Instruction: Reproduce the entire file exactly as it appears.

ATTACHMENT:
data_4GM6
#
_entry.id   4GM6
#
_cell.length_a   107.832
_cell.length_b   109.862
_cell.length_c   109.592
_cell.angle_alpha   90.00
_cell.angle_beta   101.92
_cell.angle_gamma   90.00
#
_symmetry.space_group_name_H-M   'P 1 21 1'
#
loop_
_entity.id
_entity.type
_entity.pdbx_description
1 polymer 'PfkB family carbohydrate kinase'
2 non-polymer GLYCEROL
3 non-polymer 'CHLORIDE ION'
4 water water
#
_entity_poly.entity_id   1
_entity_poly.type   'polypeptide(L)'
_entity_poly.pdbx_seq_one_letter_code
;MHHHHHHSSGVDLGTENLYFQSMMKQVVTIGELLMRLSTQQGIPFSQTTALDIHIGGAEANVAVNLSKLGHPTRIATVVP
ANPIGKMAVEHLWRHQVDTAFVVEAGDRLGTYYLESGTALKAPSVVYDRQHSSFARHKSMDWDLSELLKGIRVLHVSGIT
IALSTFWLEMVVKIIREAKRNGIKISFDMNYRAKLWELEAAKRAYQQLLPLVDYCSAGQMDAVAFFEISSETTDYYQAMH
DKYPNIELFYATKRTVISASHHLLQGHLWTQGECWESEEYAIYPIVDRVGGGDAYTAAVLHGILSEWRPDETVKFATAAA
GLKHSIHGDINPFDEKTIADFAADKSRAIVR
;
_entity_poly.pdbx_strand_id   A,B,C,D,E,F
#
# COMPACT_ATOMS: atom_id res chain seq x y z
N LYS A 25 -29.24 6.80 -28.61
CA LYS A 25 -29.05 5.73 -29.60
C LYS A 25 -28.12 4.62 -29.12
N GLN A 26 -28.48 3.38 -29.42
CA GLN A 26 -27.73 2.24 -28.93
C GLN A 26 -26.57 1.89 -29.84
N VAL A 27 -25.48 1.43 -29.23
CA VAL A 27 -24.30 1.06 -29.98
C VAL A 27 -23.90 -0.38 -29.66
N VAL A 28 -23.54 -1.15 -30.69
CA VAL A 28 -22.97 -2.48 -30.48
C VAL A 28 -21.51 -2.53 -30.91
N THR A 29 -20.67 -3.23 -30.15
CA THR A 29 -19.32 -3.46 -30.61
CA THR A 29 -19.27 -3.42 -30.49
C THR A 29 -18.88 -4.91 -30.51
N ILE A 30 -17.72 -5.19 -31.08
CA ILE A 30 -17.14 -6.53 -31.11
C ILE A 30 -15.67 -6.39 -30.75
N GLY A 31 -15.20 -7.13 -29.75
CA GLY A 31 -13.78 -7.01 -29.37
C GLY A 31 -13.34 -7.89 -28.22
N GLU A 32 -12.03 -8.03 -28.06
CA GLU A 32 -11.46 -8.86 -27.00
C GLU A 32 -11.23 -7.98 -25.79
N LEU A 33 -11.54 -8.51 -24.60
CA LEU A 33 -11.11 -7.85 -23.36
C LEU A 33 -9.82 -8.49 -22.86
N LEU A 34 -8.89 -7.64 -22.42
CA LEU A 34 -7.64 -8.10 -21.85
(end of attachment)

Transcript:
data_4GM6
#
_entry.id   4GM6
#
_cell.length_a   107.832
_cell.length_b   109.862
_cell.length_c   109.592
_cell.angle_alpha   90.00
_cell.angle_beta   101.92
_cell.angle_gamma   90.00
#
_symmetry.space_group_name_H-M   'P 1 21 1'
#
loop_
_entity.id
_entity.type
_entity.pdbx_description
1 polymer 'PfkB family carbohydrate kinase'
2 non-polymer GLYCEROL
3 non-polymer 'CHLORIDE ION'
4 water water
#
_entity_poly.entity_id   1
_entity_poly.type   'polypeptide(L)'
_entity_poly.pdbx_seq_one_letter_code
;MHHHHHHSSGVDLGTENLYFQSMMKQVVTIGELLMRLSTQQGIPFSQTTALDIHIGGAEANVAVNLSKLGHPTRIATVVP
ANPIGKMAVEHLWRHQVDTAFVVEAGDRLGTYYLESGTALKAPSVVYDRQHSSFARHKSMDWDLSELLKGIRVLHVSGIT
IALSTFWLEMVVKIIREAKRNGIKISFDMNYRAKLWELEAAKRAYQQLLPLVDYCSAGQMDAVAFFEISSETTDYYQAMH
DKYPNIELFYATKRTVISASHHLLQGHLWTQGECWESEEYAIYPIVDRVGGGDAYTAAVLHGILSEWRPDETVKFATAAA
GLKHSIHGDINPFDEKTIADFAADKSRAIVR
;
_entity_poly.pdbx_strand_id   A,B,C,D,E,F
#
# COMPACT_ATOMS: atom_id res chain seq x y z
N LYS A 25 -29.24 6.80 -28.61
CA LYS A 25 -29.05 5.73 -29.60
C LYS A 25 -28.12 4.62 -29.12
N GLN A 26 -28.48 3.38 -29.42
CA GLN A 26 -27.73 2.24 -28.93
C GLN A 26 -26.57 1.89 -29.84
N VAL A 27 -25.48 1.43 -29.23
CA VAL A 27 -24.30 1.06 -29.98
C VAL A 27 -23.90 -0.38 -29.66
N VAL A 28 -23.54 -1.15 -30.69
CA VAL A 28 -22.97 -2.48 -30.48
C VAL A 28 -21.51 -2.53 -30.91
N THR A 29 -20.67 -3.23 -30.15
CA THR A 29 -19.32 -3.46 -30.61
CA THR A 29 -19.27 -3.42 -30.49
C THR A 29 -18.88 -4.91 -30.51
N ILE A 30 -17.72 -5.19 -31.08
CA ILE A 30 -17.14 -6.53 -31.11
C ILE A 30 -15.67 -6.39 -30.75
N GLY A 31 -15.20 -7.13 -29.75
CA GLY A 31 -13.78 -7.01 -29.37
C GLY A 31 -13.34 -7.89 -28.22
N GLU A 32 -12.03 -8.03 -28.06
CA GLU A 32 -11.46 -8.86 -27.00
C GLU A 32 -11.23 -7.98 -25.79
N LEU A 33 -11.54 -8.51 -24.60
CA LEU A 33 -11.11 -7.85 -23.36
C LEU A 33 -9.82 -8.49 -22.86
N LEU A 34 -8.89 -7.64 -22.42
CA LEU A 34 -7.64 -8.10 -21.85